“To talk about stopping this for a month while someone, somewhere does an analysis of what we should be able to see, sounds pretty authoritarian and pretty worrying,” Transparency International’s PNG chairman Lawrence Stephens said.
The proposal comes as PNG prepares to host the 2018 Asia-Pacific Economic Cooperation (APEC) leaders summit later this year.
Basil said he asked government agencies and PNG’s National Research Institute to help investigate what regulatory action it should take.
But when the ABC asked the National Research Institute, a spokesman said it had not received a request from the government and was not working on a Facebook-related project.
Basil has repeatedly raised concerns about protecting the privacy of PNG’s Facebook users in the wake of the Cambridge Analytica revelations, which found Facebook had leaked the personal data of tens of millions of users to a private company. The minister has closely followed the US Senate inquiry into Facebook.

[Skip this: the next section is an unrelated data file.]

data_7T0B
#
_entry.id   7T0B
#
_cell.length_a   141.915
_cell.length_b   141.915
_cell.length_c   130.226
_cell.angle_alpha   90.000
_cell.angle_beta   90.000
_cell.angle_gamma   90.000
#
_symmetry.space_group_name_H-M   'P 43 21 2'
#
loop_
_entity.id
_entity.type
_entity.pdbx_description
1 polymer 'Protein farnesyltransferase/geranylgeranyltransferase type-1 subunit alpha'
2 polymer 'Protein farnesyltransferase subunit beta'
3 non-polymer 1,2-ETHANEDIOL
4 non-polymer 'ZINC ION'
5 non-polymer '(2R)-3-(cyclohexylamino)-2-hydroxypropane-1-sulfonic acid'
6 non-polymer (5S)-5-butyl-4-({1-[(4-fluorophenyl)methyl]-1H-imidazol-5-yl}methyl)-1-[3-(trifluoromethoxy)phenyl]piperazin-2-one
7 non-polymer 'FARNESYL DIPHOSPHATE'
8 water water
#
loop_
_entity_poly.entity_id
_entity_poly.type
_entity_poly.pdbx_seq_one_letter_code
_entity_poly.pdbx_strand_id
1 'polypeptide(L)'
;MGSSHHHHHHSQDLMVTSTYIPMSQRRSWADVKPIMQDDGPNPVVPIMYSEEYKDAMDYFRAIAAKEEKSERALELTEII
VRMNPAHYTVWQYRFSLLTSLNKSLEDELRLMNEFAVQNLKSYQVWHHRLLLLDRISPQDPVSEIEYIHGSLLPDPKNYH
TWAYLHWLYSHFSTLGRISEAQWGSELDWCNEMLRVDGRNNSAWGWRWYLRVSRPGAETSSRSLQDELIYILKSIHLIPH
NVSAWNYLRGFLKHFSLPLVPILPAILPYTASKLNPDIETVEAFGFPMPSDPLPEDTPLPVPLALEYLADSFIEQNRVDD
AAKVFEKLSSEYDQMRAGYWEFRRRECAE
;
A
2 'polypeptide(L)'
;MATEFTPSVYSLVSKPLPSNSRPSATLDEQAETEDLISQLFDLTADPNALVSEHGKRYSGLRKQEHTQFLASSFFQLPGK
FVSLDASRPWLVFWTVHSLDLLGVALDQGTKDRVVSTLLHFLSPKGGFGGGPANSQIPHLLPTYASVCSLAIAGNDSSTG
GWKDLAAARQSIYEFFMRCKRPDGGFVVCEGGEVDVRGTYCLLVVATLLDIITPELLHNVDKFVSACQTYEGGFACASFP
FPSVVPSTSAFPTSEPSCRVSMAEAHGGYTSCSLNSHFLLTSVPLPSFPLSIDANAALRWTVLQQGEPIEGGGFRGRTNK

“The national government, swept along by IT globalisation, never really had the chance to ascertain the advantages or disadvantages of Facebook – and even educate and provide guidance on use of social networks like Facebook to PNG users,” said Basil last month.
“The two cases involving Facebook show us the vulnerabilities that Papua New Guinean citizens and residents on their personal data and exchanges when using this social network.”
“We can also look at the possibility of creating a new social network site for PNG citizens to use with genuine profiles as well.
“If there need be, then we can gather our local applications developers to create a site that is more conducive for Papua New Guineans to communicate within the country and abroad as well.”
Basil said the risks and vulnerabilities of Facebook were wider than the potential threat of data breaches, and included the possibility of Facebook acting as an unchecked advertising platform, a threat to people’s productivity – especially among children and employees – and wider issues of cyber-security.
The PNG government said it would be studying how other countries were handling Facebook around the world, and the impact of government policies on private users of the network.